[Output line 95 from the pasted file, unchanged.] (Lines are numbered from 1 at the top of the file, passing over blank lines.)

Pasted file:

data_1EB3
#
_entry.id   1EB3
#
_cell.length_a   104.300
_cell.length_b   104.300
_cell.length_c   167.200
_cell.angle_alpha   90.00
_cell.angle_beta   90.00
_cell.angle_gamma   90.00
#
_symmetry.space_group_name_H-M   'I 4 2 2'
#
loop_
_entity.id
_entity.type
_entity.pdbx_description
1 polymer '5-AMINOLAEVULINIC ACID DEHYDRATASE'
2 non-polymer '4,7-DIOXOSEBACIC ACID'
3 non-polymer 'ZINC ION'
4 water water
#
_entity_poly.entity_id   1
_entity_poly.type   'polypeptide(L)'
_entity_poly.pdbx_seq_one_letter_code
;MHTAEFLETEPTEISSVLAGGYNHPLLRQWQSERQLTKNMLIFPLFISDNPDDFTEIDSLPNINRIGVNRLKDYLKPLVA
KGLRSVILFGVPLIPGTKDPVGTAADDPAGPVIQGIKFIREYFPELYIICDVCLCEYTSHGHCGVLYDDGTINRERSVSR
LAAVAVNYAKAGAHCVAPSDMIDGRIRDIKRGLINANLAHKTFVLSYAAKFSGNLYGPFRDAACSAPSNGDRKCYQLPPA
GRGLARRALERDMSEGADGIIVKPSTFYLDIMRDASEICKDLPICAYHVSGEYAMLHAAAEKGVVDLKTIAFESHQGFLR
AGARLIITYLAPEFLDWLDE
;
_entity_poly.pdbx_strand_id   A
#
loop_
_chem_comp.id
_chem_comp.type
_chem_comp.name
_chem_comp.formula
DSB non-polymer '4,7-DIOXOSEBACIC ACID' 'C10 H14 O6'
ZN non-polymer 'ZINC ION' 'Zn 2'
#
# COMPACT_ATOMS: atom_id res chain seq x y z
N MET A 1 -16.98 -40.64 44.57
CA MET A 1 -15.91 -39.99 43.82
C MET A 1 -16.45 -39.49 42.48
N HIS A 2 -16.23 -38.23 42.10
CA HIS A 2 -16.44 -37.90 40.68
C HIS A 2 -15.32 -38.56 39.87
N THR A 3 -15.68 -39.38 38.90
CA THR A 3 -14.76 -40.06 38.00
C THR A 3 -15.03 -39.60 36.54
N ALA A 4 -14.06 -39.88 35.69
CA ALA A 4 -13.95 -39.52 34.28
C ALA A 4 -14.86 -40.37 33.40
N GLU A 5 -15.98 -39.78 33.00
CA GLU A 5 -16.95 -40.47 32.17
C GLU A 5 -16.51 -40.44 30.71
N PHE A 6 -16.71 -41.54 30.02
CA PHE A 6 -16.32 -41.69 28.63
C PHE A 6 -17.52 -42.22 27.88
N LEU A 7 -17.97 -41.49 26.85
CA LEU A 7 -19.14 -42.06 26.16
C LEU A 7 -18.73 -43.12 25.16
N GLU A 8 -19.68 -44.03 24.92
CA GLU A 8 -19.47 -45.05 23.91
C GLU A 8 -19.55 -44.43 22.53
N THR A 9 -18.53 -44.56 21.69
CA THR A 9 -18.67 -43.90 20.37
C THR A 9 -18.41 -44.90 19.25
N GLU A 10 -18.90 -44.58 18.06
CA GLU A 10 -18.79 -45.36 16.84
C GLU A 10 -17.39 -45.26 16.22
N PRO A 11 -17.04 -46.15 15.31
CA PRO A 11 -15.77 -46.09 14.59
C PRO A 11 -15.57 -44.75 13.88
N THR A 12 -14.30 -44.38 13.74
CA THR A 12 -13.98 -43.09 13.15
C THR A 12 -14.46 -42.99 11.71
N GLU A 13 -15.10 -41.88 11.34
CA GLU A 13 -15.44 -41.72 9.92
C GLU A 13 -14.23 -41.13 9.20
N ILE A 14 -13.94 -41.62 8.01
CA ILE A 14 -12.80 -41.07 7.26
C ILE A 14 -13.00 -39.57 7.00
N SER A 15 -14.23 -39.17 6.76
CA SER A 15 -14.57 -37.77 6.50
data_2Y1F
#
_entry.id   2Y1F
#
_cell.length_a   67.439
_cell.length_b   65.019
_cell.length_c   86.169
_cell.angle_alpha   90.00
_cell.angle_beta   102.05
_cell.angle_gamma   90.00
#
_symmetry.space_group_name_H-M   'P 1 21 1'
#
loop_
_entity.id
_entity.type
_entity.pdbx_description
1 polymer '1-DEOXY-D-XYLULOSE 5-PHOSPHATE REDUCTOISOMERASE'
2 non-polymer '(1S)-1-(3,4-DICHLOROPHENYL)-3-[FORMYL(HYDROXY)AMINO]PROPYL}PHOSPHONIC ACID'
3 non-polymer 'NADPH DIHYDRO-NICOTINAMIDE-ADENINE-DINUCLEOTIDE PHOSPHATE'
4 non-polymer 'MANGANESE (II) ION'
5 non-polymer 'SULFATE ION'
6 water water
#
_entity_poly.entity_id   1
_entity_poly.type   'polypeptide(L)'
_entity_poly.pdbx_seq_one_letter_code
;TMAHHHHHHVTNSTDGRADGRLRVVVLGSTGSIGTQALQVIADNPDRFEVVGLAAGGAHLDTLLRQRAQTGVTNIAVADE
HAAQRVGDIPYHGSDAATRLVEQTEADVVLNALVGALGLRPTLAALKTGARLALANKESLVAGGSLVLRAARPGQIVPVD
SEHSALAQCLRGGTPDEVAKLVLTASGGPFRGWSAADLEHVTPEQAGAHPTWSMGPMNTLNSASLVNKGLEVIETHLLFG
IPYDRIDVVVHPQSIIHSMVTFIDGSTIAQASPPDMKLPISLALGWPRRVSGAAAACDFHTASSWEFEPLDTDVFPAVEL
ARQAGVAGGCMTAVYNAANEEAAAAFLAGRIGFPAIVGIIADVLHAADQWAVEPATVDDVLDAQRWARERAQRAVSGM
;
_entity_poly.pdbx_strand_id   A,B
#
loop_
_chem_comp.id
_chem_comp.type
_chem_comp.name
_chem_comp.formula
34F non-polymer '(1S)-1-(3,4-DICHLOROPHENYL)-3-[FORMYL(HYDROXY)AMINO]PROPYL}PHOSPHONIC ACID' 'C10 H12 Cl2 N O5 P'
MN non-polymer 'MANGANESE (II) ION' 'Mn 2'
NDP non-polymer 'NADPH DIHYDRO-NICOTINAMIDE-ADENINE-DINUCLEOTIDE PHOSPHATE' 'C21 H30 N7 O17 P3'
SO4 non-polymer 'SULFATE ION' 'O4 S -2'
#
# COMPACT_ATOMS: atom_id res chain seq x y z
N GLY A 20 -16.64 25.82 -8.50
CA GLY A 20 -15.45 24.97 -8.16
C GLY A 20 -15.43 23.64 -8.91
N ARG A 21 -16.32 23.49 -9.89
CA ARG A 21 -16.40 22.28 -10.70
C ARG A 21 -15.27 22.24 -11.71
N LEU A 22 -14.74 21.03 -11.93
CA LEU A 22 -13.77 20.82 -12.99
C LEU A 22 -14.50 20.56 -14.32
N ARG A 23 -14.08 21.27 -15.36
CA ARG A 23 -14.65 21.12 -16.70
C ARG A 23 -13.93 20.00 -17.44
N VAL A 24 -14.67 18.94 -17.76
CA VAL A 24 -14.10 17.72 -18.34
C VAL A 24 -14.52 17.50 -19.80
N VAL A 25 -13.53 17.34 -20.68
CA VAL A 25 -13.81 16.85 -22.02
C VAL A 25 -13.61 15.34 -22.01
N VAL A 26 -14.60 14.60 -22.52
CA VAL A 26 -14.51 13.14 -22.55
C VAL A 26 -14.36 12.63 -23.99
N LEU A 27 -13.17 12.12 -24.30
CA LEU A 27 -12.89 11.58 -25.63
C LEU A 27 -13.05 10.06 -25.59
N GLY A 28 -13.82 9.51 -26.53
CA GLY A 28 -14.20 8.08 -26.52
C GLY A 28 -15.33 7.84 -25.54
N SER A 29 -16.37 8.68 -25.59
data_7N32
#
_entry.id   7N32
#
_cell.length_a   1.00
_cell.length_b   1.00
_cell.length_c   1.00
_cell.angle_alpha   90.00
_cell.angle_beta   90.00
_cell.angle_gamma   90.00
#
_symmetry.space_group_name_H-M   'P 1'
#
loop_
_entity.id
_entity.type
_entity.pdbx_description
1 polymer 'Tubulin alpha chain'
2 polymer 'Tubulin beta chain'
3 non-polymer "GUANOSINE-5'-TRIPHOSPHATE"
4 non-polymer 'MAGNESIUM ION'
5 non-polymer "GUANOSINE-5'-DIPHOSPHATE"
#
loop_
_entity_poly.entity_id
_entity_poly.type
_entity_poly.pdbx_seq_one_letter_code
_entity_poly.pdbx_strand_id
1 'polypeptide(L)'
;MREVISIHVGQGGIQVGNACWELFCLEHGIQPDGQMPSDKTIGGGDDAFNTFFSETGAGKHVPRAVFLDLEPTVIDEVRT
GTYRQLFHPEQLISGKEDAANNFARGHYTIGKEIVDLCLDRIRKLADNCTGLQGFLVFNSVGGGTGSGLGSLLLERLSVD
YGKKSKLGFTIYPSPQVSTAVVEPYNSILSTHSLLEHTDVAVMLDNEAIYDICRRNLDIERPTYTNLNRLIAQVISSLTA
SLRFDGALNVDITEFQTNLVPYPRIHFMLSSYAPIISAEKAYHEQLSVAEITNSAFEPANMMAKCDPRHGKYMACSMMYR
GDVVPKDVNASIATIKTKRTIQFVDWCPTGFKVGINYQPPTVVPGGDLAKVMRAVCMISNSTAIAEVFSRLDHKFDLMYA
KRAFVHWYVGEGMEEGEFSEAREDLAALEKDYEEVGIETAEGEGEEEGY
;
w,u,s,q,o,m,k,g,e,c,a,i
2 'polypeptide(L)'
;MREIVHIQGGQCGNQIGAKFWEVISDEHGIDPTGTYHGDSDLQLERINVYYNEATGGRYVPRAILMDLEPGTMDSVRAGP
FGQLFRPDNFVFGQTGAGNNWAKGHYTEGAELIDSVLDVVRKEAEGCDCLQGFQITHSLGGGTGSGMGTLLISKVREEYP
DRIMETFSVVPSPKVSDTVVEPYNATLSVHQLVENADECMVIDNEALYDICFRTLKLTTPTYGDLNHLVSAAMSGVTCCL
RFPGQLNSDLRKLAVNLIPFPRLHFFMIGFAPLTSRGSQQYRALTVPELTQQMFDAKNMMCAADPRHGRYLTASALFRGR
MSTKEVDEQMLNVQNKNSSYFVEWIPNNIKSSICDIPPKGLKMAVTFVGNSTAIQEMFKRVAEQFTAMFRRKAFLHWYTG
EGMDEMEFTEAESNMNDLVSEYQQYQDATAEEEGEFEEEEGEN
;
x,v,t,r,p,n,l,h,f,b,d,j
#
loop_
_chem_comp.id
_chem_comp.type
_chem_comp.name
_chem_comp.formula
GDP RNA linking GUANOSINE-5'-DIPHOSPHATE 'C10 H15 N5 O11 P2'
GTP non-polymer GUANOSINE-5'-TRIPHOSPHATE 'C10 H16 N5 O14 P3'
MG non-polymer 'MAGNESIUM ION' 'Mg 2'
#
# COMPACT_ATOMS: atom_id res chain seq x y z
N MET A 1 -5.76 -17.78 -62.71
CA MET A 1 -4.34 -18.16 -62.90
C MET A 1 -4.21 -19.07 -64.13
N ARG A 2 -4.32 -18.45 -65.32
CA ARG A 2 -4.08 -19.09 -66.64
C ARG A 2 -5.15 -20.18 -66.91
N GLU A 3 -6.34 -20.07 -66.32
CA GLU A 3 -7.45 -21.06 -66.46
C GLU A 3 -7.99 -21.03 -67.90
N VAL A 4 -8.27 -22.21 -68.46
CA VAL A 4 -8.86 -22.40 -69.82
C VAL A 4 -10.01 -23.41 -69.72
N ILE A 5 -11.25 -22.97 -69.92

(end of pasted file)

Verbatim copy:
_cell.angle_beta   102.05